Manus Island inquiry: PNG may not allow Australian probe on its soil

Asylum seekers and workers at the Manus Island detention centre should be flown to Australia to give their evidence to the newly established Senate inquiry, a spokesman for Papua New Guinea's Prime Minister says.

Media adviser to Prime Minister Peter O'Neill, Daniel Korimbao, said Australia should pay for detainees to fly to Canberra to give witness accounts of the fatal violence to the parliamentary committee that was passed on Wednesday.

''I doubt if the PNG government would allow the Australian Senate to conduct an inquiry on PNG soil and jurisdiction,'' Mr Korimbao said. ''The better option would be to have the detainees, and any other person, flown to Canberra, where the inquiry is being held, to be interviewed there.''

The proposal came as a Senate report slammed the Coalition's ''severe secrecy'' on immigration and operational borders. The report, handed down on Thursday, recommended that the Australian Parliament consider changing its procedures, criticising the Abbott government's ''unwillingness to engage in a meaningful way''.

Greens senator Sarah Hanson-Young, who initiated the inquiry into the Manus Island violence, said the detention centre had become a ''jurisdictional mess''.

''It is concerning that the Australian government is spending billions of dollars on a gulag in PNG and it should work to ensure that the Parliament can investigate what goes on there,'' she said.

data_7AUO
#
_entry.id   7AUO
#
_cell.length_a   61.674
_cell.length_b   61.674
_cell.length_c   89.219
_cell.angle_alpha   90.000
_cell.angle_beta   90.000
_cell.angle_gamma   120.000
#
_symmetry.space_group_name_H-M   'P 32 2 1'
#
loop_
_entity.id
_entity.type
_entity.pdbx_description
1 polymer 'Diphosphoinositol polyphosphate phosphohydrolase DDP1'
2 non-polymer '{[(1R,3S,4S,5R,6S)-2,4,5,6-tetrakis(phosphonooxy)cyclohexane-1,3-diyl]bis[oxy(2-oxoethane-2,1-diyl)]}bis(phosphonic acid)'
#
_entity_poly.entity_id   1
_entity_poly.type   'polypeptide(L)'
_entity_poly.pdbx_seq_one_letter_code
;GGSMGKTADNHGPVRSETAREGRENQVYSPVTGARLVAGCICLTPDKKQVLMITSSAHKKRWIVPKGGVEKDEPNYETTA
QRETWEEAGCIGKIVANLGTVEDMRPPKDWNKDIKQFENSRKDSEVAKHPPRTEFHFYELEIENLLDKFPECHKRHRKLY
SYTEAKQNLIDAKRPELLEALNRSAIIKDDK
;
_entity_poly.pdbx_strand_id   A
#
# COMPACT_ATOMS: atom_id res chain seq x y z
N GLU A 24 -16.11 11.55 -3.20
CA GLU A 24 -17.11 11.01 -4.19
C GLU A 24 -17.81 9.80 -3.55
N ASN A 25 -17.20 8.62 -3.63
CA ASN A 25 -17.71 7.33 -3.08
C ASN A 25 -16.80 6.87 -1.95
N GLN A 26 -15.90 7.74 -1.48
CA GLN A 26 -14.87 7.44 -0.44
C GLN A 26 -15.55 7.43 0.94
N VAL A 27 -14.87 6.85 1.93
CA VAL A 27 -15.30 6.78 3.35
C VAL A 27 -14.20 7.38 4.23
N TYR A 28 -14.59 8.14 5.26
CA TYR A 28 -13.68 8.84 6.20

''If the Abbott government genuinely wants to find out what really happened that night, it will do what it can to make sure the inquiry is able to visit Manus Island and take evidence from refugees and staff.''

But a spokesman for Immigration Minister Scott Morrison said it was a ''matter for the committee'' on whether asylum seekers could be flown to Australia, and who would foot the bill.

On Friday, Mr Morrison said Australia would not treat PNG as a ''colony'' with respect to the Manus Island inquiry.

''Australia just can't go around treating PNG as a colony demanding people turn up and walk around wherever they like,'' he told ABC radio.

''That's what Senator Hanson-Young and the Labor party seem to be saying.''

Refugee rights advocate Pamela Curr, from the Asylum Seeker Resource Centre, applauded the idea, saying it provided a safer option than having an inquiry on the island. ''It makes very good sense to do so,'' she said. ''From a practical point of view it places enormous pressure on PNG and the private contractors to keep the witnesses safe after they have given evidence.''

But mental health advocates disagreed, saying asylum seekers were likely to suffer enormous psychological distress.

''To give an account of what happened and then to go straight back to the very place where they have been attacked would cause strong psychological distress,'' said Professor Louise Newman, from Monash University.

The inquiry will take evidence in April, after the government's own independent inquiry has concluded, and is expected to call asylum seekers, staff from G4S - the company that has been running the centre - and the Salvation Army, Papua New Guinea police and Australian officials.

Meanwhile, on Friday, Mr Morrison also touched on a call by UN High Commissioner for Human Rights Navi Pillay for Australia to review regional resettlement arrangements following the Manus Island violence and the need to uphold human rights.

He said he was reviewing arrangements, and took credit for the government's boat policy because it had stopped asylum seeker deaths at sea.

''(Ms Pillay) was also deeply distressed by the many boat deaths. The fact that we've been able to have that success is to the government's credit.''

with AAP

Follow us on Twitter

Smartphone
Tablet - Narrow
Tablet - Wide
Desktop